The revolution hurt many people. Not in any spectacular, media-worthy way, as there were no gulags nor killing fields, no mass roundups of dissidents nor extermination of the intelligentsia. Rather, the revolution simply made it even harder to advance oneself. Foreign investment was crushed. The attractive aid and assistance packages available at that time were tossed aside in favor of an austere self-reliance. Talented professionals left the country to find better opportunities in Gabon, Côte d’Ivoire or France.
So it was that after more than a decade of decorating Benin with red flags, one day the politicos gathered together and declared that enough was enough, the revolution was over. Kérékou stepped down, only to be reelected several years later as a born-again non-communist president of a new Benin. This all happened long after I had finished by volunteer service. To me Benin, a place that I love, will always be the Peoples Republic.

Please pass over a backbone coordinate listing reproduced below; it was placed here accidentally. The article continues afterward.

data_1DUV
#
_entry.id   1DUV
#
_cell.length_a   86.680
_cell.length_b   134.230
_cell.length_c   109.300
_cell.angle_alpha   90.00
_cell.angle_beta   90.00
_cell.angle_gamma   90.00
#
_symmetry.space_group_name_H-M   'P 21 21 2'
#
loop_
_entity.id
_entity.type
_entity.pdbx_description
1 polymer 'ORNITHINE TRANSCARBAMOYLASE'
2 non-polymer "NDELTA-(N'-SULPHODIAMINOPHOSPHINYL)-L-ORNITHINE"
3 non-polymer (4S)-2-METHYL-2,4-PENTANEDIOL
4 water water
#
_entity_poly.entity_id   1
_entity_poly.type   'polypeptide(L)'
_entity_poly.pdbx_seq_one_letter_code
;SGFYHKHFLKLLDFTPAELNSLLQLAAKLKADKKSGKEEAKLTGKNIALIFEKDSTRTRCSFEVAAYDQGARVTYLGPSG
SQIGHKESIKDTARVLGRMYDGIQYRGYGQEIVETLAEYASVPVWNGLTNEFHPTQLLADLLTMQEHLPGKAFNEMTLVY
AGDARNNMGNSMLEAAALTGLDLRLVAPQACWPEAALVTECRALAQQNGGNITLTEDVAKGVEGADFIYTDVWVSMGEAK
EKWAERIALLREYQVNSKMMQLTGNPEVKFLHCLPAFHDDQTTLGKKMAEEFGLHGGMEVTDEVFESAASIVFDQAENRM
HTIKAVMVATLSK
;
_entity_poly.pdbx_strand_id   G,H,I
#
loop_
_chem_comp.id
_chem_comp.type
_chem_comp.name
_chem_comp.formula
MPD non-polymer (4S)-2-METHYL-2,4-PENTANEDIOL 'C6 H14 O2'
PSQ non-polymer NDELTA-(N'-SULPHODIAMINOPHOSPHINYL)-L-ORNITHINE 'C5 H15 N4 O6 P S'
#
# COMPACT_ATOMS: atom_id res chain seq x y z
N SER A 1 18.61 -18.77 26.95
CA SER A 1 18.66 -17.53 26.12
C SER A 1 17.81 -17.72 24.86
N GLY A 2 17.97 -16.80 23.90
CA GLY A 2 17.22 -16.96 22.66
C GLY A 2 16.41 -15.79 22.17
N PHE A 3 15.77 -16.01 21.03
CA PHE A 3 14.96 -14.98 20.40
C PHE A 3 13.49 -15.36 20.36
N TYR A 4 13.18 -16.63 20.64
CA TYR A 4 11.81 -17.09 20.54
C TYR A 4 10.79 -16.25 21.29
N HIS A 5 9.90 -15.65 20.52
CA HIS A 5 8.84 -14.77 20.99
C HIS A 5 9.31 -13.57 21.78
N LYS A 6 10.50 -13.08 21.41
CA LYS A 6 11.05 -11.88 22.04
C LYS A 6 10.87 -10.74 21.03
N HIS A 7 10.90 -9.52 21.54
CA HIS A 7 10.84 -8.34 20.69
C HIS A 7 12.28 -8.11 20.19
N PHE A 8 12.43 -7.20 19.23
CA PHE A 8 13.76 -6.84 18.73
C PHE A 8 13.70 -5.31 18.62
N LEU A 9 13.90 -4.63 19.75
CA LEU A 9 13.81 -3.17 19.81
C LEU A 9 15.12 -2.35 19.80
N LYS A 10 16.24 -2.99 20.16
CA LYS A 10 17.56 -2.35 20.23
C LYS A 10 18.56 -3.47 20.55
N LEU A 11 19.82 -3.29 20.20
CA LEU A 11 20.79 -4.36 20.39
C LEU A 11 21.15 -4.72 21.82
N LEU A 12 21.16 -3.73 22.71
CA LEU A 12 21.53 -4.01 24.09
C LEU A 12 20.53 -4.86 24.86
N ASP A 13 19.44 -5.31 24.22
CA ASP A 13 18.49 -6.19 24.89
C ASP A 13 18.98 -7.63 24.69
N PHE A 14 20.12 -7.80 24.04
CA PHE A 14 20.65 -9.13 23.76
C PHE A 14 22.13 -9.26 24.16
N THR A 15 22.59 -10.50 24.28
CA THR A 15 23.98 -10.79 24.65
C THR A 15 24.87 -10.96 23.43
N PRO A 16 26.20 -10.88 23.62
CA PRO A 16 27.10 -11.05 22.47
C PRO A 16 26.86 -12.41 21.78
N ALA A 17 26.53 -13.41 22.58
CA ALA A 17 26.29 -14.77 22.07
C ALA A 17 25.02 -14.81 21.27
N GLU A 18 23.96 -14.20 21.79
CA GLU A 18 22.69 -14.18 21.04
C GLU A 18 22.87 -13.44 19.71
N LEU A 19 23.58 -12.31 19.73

In my mind’s eye, I still see clearly the gigantic banner over the pothole-encrusted main coastal highway announcing that “Socialism is the only road, Marxism-Leninism is the only guide.” Yet I also remember that underneath this banner was another, equally large, which advertised “The Beninese National Lottery: Your next chance to be a Millionaire”
By Peter de Groot
I have participated a few times in Peace Corps Day, a celebration of the organization and of our host countries. Most RPCV’s who take part in Peace Corps Day make a short presentation somewhere, usually at a school or public library, describing their experiences and perhaps showing some slides. This is generally a great experience for everyone, but after a few times, the novelty can were off for the presenter.